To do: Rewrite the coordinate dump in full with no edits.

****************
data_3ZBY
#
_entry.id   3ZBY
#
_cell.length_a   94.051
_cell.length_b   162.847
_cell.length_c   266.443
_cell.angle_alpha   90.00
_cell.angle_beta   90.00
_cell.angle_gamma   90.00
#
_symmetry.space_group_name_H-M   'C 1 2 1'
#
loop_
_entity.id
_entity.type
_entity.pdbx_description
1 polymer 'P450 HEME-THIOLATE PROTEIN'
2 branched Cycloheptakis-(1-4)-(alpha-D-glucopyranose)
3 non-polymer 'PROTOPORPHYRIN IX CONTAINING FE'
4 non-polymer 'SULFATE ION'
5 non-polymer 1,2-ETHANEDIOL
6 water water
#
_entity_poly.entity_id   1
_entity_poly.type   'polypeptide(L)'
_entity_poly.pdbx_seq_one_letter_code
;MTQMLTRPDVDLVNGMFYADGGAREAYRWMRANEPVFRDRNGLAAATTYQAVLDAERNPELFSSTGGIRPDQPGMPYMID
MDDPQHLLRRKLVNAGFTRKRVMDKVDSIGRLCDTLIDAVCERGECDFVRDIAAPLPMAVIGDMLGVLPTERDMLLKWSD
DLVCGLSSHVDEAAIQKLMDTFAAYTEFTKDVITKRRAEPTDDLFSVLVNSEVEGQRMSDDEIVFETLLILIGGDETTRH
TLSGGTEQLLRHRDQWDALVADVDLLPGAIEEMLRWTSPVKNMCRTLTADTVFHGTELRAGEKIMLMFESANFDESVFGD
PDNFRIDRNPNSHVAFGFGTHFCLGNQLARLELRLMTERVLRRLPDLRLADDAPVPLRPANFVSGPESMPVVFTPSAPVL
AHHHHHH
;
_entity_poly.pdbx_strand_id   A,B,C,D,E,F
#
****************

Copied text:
data_3ZBY
#
_entry.id   3ZBY
#
_cell.length_a   94.051
_cell.length_b   162.847
_cell.length_c   266.443
_cell.angle_alpha   90.00
_cell.angle_beta   90.00
_cell.angle_gamma   90.00
#
_symmetry.space_group_name_H-M   'C 1 2 1'
#
loop_
_entity.id
_entity.type
_entity.pdbx_description
1 polymer 'P450 HEME-THIOLATE PROTEIN'
2 branched Cycloheptakis-(1-4)-(alpha-D-glucopyranose)
3 non-polymer 'PROTOPORPHYRIN IX CONTAINING FE'
4 non-polymer 'SULFATE ION'
5 non-polymer 1,2-ETHANEDIOL
6 water water
#
_entity_poly.entity_id   1
_entity_poly.type   'polypeptide(L)'
_entity_poly.pdbx_seq_one_letter_code
;MTQMLTRPDVDLVNGMFYADGGAREAYRWMRANEPVFRDRNGLAAATTYQAVLDAERNPELFSSTGGIRPDQPGMPYMID
MDDPQHLLRRKLVNAGFTRKRVMDKVDSIGRLCDTLIDAVCERGECDFVRDIAAPLPMAVIGDMLGVLPTERDMLLKWSD
DLVCGLSSHVDEAAIQKLMDTFAAYTEFTKDVITKRRAEPTDDLFSVLVNSEVEGQRMSDDEIVFETLLILIGGDETTRH
TLSGGTEQLLRHRDQWDALVADVDLLPGAIEEMLRWTSPVKNMCRTLTADTVFHGTELRAGEKIMLMFESANFDESVFGD
PDNFRIDRNPNSHVAFGFGTHFCLGNQLARLELRLMTERVLRRLPDLRLADDAPVPLRPANFVSGPESMPVVFTPSAPVL
AHHHHHH
;
_entity_poly.pdbx_strand_id   A,B,C,D,E,F
#